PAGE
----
Question 5. It is frequently stated that the inherent short-termism in finance, especially financial markets, represents a distraction from, or even obstacle to, a long-term orientation in economic decision-making, including investments that are essential for sustainability. Do you agree with this statement?
Question 6. What key levers do you think the EU could use to best align the investment and analyst community with long-term sustainability considerations in the real economy?
For the financial system to become sustainable, it is very important to give incentives and protection to those who take long-term investment decisions, who also should not be disadvantaged in terms of reporting burden and commercial risks. In order to quantify the sustainability of each investment and thus the amount of incentives to provide, we need to extend the current metrics of risk and impact to incorporate two main aspects. The first one is financial stability, as measured by systemic risk and impact arising from the interconnectedness within the financial system, allowing for the propagation of losses among financial actors. The second one is sustainability, taking into account for instance the direct impact on climate action, as well as indirect impact via supply chain and indirect exposure via investment chains. To quantify both these aspects we need granular data on assets composition, as well as a network-based approach to model risk propagation as well as spillover effects.
Question 8. What are some of the most effective ways to encourage credit rating agencies to take into consideration ESG factors and/or long-term risk factors? Please choose 1 option from the list below.
- Create a European credit rating agency designed to track long-term sustainability risks
- Require all credit rating agencies to disclose whether and how they consider TCFD-related information in their credit ratings
- Require all credit rating agencies to include ESG factors as part of their rating
- All of the above
Reply: All of the above.
Question 12. Do you have any comments on the policy recommendations or policy areas mentioned in the Interim Report but not mentioned in this survey?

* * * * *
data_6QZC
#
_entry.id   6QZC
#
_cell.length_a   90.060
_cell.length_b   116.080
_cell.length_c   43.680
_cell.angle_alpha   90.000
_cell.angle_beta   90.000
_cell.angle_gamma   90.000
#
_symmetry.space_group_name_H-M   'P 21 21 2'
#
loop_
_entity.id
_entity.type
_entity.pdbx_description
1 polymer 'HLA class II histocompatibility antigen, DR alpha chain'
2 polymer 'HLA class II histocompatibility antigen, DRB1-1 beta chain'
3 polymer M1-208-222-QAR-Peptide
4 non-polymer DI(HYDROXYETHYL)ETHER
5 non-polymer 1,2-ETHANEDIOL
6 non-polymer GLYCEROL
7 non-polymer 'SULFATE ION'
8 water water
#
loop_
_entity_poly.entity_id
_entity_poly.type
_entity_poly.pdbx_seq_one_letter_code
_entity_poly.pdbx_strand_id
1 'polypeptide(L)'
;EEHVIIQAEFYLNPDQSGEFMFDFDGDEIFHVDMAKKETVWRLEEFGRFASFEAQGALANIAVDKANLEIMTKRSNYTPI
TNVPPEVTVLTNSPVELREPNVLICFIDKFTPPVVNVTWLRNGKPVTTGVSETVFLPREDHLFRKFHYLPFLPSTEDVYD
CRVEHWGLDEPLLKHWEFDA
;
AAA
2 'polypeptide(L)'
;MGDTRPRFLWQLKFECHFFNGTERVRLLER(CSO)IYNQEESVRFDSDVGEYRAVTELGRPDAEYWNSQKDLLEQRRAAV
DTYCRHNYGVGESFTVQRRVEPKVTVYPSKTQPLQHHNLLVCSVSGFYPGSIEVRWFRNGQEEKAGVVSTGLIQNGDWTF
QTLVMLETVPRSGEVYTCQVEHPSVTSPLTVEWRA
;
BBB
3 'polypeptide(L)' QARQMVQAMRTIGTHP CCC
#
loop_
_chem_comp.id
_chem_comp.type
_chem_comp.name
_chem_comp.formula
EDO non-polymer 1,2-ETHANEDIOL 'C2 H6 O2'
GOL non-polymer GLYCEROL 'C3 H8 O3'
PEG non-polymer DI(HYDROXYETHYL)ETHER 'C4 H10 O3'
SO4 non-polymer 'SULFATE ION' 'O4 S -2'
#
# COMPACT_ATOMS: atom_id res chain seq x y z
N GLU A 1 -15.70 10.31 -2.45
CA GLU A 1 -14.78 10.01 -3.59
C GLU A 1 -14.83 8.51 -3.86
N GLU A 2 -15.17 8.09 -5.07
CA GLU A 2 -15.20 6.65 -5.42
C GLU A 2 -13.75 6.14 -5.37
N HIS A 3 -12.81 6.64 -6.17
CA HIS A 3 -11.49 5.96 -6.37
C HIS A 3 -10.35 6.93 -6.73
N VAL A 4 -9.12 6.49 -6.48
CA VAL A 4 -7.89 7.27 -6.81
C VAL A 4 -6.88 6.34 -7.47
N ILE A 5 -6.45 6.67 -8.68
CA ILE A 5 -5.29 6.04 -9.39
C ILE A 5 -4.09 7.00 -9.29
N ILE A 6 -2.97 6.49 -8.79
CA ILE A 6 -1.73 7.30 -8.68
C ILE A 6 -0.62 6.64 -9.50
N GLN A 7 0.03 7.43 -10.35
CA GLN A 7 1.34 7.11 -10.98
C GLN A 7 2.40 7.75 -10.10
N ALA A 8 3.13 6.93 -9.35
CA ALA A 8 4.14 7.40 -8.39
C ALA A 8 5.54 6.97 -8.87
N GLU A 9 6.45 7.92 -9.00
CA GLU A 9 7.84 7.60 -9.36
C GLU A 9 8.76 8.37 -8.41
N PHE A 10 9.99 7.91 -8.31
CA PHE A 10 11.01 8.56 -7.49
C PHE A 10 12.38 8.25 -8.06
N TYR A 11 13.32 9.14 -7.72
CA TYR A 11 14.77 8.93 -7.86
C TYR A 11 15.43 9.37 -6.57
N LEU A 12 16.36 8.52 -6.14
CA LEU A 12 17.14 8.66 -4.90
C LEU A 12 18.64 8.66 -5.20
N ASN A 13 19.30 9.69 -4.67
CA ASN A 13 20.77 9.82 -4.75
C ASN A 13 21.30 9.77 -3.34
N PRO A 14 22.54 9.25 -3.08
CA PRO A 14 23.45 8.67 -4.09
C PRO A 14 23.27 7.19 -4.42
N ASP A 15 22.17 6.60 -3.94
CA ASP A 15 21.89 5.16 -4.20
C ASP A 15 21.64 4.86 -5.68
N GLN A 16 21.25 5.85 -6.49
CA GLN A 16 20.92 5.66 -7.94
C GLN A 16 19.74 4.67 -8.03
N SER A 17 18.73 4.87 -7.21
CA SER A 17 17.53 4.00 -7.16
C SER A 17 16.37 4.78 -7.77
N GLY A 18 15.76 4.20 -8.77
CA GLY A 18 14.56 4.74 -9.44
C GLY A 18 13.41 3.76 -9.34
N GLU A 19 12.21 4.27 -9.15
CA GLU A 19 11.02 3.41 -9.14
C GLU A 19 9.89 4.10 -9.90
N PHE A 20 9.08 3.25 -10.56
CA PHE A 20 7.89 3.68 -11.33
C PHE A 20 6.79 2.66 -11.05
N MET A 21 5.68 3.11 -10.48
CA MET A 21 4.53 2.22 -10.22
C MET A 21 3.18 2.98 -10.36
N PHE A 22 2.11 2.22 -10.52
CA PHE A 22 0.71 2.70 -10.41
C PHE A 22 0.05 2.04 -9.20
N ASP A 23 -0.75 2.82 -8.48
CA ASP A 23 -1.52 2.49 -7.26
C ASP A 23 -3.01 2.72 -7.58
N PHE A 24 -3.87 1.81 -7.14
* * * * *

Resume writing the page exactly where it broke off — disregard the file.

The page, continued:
Reply: The HLEG report provides a solid base for a fruitful discussion on how to promote sustainable finance. Recommendations on the involvement of society in these issues are very important, and should be further emphasized in the final report. In particular, the proposed ‘observatory’ function at the EU level would have a crucial role in the definition of a common framework of methods and tools, and even more in aggregating data at of the highest possible granularity coming from a very diverse set of sources. This is essential for any taxonomy, incentive scheme and policy intervention to be effective. In parallel, the proposed public goods research unit would give a vital contribution to the development of financially focused sustainability metrics. By monitoring ESG disclosure by firms and institutions, and providing public league tables of firms’ sustainability performance, the unit would enable greater awareness and engagement of society on these issues. Production of sustainability research cannot be however limited to this unit, as the development of new theoretical models accounting for the complexity of the financial system and of the society as a whole represents a challenging scientific task. Researchers from all over Europe should be involved towards this aim, which thus can be hardly achieved without securing a multi-annual funding framework (2018-2020) in H2020 & Life budgets to finance research in the field of green and sustainable finance.